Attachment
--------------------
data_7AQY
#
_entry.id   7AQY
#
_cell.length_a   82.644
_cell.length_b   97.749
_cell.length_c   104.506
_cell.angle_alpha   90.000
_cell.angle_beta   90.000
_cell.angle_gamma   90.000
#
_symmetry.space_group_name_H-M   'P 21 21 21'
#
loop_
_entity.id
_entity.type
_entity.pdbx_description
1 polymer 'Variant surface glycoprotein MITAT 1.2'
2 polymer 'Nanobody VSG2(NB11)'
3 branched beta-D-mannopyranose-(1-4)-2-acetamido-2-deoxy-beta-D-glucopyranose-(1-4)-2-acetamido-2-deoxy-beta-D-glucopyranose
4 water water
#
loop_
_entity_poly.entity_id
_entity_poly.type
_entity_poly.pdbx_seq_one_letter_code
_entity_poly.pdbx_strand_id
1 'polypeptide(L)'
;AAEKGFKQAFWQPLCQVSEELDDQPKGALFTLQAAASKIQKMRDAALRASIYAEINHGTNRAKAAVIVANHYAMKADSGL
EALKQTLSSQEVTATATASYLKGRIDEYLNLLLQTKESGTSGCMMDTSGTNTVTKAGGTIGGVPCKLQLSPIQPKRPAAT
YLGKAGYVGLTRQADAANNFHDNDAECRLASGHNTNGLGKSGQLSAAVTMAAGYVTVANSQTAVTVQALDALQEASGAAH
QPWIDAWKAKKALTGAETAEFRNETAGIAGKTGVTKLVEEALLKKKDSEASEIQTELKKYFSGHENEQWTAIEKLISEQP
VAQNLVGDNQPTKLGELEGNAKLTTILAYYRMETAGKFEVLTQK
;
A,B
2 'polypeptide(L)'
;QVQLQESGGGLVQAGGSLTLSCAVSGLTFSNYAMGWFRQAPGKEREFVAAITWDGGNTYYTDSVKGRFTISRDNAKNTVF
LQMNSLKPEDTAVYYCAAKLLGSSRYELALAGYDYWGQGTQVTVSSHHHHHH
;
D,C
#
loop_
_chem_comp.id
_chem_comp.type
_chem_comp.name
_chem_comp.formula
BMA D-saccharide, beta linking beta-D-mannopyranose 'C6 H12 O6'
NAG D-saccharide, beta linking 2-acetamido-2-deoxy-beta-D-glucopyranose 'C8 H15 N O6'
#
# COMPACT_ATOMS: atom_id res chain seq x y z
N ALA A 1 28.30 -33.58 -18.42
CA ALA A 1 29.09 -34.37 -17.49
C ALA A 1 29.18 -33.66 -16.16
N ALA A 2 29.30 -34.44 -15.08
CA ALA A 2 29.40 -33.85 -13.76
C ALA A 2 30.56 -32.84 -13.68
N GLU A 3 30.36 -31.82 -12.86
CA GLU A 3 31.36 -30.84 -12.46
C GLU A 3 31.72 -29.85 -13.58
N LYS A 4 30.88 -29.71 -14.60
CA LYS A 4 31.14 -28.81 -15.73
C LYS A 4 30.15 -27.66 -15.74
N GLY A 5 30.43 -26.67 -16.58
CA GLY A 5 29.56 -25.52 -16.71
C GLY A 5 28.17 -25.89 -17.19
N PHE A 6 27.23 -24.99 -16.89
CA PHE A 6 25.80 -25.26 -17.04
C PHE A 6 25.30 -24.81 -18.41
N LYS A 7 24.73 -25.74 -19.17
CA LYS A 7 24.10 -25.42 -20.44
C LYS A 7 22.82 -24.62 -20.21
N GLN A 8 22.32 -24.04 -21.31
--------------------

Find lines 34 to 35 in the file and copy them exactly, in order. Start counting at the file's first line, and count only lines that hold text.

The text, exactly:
;
A,B